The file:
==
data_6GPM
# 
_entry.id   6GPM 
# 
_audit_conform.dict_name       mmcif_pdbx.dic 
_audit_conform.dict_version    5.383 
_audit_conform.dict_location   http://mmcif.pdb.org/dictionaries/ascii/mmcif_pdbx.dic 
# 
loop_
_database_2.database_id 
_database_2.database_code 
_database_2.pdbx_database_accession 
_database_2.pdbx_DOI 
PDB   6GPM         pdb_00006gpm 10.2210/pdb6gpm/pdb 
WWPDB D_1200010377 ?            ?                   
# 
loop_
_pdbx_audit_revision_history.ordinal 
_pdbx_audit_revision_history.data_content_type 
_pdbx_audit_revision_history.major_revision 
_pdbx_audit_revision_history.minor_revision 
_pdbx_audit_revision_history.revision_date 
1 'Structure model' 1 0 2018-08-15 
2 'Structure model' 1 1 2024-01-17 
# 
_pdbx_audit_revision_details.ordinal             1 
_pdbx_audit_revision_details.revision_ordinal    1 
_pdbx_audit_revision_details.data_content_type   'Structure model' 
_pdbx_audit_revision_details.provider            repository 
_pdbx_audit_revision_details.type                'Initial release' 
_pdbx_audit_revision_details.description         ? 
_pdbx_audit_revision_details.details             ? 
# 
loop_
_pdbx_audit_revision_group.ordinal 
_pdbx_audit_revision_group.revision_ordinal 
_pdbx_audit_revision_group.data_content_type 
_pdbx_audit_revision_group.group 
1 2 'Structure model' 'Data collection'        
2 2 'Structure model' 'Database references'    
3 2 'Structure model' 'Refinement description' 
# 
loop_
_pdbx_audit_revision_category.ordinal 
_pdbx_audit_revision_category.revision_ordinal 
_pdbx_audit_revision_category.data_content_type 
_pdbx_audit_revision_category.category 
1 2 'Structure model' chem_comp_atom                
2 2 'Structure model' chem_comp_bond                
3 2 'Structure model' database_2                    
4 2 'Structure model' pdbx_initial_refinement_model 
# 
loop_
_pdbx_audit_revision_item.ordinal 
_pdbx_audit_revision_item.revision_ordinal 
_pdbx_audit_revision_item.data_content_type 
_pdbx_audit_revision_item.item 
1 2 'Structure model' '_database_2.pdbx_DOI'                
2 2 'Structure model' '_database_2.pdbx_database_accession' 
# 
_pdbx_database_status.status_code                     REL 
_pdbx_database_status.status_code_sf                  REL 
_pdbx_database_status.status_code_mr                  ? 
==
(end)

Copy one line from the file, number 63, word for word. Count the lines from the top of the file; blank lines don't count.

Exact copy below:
_pdbx_database_status.status_code_mr                  ? 